Beaujolais Nouveau is released on the third Thursday of NovemberOne minute after the strike of midnight on the third Thursday of November every year something unique to France happens in Burgundy. The year’s recently harvested Beaujolais Nouveau is released for sale.

So on Thursday 17 November 2016 the residents of Beaujeu, Beaujolais’s regional capital, will drink this year’s wine until dawn as part of Les Sarmentelles festival. This Thursday has become known as Beaujolais Nouveau Day. Celebrations typically begin the evening before in the form of festivals, tastings, music and fireworks.

Wine hype rarely lasts forever

What began as a wine for the locals of Burgundy to celebrate the end of the harvest, became a national and then international craze. Across the Beaujolais region alone some 100 festivals are held in relation to the release of the year’s wine. But following a poor harvest in 2012, enthusiasm began to wane.

It could also be argued that the evolution of the wine industry over the last 10-15 years has made wine more accessible and the general public more wine savvy. In turn people buy more superior wines with greater knowledge and are less swayed by the marketing and hype surrounding wine ‘one-offs’ like Beaujolais nouveau.

In the UK these days you’ll struggle to find a wine retailer or wine merchant promoting the Beaujolais Nouveau 2016 vintage. By 2011, sales of nouveau in the UK had slumped to a seventh of the figures from 1999. But this is Burgundy, the home of superior French wine thanks to the perfect combination of soil and micro climates. Where the focus on Beaujolais rather than the nouveau is promising some sort of renaissance for the region’s wine.

The Marmite of French wine

We’re a fickle bunch when it comes to hype these days. Even those who don’t know their Chablis from their Chardonnay call themselves wine snobs. And across France the mood around Beaujolais nouveau is no different: love it or hate it.

At just 6-8 weeks old, the need to chill the wine to eek out some of the flavours is enough of a faux pas for some. For others, the initiative to celebrate a hard harvest with just desserts is a tradition to be upheld and heralded.

Take it or leave it, but take it as it comes. There’s little complexity on the matter. While some see the release as an insight into the quality of the year’s grape harvest, others implore you to take a more relaxed view. Due to the rapid fermentation process, this wine won’t improve with age. So drink it now or, still chilled, as a spring aperitif. It’s said the wine’s quality depreciates from May onwards in the year following harvest.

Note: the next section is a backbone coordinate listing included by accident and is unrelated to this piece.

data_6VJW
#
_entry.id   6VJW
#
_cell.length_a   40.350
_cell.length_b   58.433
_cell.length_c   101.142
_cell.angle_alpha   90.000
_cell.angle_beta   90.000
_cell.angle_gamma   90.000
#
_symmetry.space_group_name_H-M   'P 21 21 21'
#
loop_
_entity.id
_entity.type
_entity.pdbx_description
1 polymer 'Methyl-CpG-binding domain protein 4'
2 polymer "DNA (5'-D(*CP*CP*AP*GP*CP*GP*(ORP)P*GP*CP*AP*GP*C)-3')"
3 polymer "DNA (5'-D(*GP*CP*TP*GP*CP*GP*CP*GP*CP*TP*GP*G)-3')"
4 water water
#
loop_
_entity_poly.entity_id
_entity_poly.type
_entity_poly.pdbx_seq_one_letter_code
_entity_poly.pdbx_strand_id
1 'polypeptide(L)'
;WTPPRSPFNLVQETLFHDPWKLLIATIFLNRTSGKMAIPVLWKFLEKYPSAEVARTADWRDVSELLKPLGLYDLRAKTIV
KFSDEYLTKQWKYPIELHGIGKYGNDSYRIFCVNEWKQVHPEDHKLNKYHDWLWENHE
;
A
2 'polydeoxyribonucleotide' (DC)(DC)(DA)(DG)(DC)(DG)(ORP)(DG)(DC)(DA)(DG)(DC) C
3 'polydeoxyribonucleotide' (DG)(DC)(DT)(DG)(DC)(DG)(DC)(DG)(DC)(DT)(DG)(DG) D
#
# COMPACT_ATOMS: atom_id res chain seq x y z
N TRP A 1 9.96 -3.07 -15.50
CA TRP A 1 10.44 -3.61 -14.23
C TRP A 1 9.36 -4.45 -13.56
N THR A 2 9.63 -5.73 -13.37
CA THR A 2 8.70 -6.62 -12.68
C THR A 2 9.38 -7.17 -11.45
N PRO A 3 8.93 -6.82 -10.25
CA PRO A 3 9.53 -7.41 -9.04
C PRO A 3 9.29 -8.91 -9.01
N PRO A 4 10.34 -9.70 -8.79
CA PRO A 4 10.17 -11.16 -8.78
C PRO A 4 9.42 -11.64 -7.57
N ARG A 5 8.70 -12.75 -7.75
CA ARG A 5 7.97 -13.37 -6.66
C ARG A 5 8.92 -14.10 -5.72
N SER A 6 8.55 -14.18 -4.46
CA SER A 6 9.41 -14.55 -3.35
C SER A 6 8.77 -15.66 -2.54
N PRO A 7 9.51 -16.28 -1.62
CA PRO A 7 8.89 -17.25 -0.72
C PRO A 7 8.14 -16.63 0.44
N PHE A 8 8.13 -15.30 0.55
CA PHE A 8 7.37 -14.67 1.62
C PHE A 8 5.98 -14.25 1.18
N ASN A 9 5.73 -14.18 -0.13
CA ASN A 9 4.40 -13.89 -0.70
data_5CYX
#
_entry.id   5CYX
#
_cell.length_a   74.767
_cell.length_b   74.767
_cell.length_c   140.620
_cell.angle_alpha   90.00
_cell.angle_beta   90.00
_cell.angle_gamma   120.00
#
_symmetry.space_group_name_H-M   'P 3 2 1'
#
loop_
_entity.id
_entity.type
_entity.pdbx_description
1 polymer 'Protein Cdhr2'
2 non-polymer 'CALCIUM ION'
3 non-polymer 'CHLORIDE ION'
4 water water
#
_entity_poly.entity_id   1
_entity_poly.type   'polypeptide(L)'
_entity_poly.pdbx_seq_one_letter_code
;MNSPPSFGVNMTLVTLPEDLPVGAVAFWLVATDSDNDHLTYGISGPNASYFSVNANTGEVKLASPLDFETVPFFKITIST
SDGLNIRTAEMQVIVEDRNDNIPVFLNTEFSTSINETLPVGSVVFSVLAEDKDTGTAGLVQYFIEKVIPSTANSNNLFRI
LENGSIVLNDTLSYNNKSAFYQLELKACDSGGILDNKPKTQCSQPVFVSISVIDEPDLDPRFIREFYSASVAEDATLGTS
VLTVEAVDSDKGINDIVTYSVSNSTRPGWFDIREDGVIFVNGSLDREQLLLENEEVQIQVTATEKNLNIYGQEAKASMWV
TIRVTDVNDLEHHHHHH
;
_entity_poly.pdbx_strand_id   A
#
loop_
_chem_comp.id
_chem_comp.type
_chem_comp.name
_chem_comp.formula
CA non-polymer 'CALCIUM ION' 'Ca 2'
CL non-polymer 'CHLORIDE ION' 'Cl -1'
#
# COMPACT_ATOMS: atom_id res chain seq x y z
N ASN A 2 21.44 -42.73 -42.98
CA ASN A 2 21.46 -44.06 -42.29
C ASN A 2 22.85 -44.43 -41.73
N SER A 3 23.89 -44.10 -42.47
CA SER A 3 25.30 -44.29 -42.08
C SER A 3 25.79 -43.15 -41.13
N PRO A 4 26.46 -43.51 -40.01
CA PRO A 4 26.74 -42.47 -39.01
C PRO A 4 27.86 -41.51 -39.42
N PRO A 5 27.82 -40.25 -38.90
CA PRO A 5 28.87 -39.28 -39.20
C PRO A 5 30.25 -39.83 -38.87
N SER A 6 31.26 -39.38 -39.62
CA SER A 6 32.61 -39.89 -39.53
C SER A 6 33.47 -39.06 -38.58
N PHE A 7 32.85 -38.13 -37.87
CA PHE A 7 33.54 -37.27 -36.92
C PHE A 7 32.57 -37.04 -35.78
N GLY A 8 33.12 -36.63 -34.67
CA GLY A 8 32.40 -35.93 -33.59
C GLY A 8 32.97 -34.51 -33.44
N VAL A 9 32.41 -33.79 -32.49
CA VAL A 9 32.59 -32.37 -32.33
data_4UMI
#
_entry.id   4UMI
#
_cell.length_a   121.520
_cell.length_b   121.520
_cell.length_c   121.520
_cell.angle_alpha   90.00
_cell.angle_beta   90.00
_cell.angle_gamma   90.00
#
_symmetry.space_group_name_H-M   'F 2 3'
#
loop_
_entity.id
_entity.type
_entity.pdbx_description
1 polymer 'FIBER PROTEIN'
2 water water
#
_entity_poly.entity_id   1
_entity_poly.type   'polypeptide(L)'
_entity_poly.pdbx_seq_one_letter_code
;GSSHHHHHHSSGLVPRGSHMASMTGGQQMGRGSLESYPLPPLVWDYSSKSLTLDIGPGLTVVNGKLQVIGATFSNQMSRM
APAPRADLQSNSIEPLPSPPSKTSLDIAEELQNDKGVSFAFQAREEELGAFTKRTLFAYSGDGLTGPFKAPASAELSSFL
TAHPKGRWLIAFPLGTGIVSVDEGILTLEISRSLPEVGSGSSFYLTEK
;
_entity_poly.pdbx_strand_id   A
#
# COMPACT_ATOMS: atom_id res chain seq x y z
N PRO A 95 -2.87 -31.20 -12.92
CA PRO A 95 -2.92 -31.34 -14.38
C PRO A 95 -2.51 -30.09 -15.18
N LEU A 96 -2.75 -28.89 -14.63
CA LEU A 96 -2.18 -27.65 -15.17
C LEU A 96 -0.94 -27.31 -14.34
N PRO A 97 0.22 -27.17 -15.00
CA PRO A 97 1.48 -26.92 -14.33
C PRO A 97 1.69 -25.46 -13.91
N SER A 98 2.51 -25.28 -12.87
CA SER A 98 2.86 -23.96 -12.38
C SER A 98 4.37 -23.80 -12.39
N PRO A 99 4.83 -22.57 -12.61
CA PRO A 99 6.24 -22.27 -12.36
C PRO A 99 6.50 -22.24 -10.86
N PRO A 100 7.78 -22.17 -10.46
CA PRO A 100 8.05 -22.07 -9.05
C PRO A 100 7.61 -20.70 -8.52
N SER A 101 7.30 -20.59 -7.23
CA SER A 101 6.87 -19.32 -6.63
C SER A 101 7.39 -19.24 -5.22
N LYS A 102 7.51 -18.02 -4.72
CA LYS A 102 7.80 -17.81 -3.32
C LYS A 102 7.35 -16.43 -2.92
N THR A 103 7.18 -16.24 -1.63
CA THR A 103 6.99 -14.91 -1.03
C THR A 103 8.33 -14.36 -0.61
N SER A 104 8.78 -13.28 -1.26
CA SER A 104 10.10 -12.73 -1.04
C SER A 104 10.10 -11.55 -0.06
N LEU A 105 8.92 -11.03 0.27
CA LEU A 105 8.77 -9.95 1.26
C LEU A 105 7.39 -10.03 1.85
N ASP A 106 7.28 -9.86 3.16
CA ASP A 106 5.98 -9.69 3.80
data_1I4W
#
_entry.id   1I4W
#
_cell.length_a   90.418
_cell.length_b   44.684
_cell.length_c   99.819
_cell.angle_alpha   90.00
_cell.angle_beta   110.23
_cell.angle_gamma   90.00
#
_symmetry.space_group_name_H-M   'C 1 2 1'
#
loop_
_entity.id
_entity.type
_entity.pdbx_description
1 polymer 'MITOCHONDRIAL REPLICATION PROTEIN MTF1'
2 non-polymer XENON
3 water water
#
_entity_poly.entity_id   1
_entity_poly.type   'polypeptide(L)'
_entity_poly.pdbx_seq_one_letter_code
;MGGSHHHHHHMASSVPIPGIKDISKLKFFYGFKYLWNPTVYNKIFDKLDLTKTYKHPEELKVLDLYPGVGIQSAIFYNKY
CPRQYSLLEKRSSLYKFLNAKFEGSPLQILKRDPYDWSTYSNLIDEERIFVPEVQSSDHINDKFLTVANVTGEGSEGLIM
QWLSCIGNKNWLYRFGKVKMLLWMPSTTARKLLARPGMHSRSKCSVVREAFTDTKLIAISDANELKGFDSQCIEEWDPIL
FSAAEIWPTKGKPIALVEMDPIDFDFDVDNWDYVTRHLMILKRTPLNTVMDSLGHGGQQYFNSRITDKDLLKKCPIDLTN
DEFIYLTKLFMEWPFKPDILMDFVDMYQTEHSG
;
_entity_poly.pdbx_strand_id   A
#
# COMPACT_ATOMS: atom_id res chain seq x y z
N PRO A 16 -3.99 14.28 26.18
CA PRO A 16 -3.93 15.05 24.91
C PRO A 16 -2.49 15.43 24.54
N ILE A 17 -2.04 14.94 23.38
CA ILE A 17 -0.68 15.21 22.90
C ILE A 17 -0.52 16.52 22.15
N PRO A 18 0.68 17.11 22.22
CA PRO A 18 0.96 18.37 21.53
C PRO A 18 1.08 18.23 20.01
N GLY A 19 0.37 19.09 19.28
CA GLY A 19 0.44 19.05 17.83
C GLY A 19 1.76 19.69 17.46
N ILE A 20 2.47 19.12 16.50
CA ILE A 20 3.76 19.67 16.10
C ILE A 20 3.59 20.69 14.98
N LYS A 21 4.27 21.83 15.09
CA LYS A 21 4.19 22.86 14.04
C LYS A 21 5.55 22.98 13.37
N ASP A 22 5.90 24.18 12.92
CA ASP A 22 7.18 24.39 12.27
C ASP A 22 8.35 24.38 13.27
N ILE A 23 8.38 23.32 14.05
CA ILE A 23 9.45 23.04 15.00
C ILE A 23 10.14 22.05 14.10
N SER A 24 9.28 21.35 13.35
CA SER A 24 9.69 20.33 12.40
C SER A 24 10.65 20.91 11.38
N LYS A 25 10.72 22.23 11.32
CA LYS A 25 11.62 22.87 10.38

11 facts to convince you to try Beaujolais Nouveau

  1. The original Beaujolais Nouveau publicity stunt was to see who could race the fastest to market to sell their vintage. Hence the slogan Le Beaujolais est arrive.
  2. Nowadays, the harvest is shipped ahead of Beaujolais Nouveau Day but still not allowed to be sold until 00:01 on the third Thursday of November. Note a revised slogan of It’s Beaujolais Nouveau time.
  3. Wines with such a brief fermentation process are known as vins primeurs. These wines are drunk within the same year they are harvested. Unless they are a particularly fine vintage, they typically need to be drunk within 12 months.
  4. 100% handpicked Gamay grapes are used to make the red version of the wine. The rapid fermentation process extracts the juice from the fruit without drawing the bitter tannins from the skin. It’s known as carbonic maceration (or whole berry fermentation).
  5. The relative lack of tannins is what makes Beaujolais Nouveau drinkable at such a young age. The tradition and recommendation of drinking the wine chilled also aids the fruit on the palate.
  6. Drinking red wine chilled, which is something we’d typically only do with white wine, naturally leads some to use the drink as a vehicle to learning about and enjoying red wine. Beaujolais nouveau is easy on the palate and largely quaffable, in celebratory style. The perfect red wine ice breaker.
  7. As is typical of French produce standards and labelling, there are strict rules. Aside from handpicking the Gamay, the grapes must be grown in the appellations of Beaujolais and Beaujolais-Villages. The grapes cannot be harvested in the crus of Beaujolais.
  8. The 10 Beaujolais crus are still made from the Gamay grape but via a more traditional fermentation process and cellaring. These more complex wines are packed with tannins and will improve with age to some degree. The 10 villages that form these crus and their wines are St Amour, Brouilly, Cote de Brouilly, Chenas, Chiroubles, Fleurie, Julienas, Morgon, Moulin a Vent and Regnie.
  9. You’ll need to remember those village names for when you’re label hunting in the supermarket or bottle shop, because these vintages rarely mention “Beaujolais” on their labels.
  10. George Duboeuf is the name most commonly and positively associated with Beaujolais. His Fleurie takes pride of place on restaurant shelfs the world over. Yet he is also heralded as the man behind the original race to market of the region’s celebratory nouveau.
  11. Whatever your opinion of French wine, it is where it all started. Other wine producing regions and countries have followed suit with their own vin primeurs. Gaillac AOC is produced near Toulouse. Vino Novello is Italy’s take on the method. Some even stick to the tradition of the November release date too.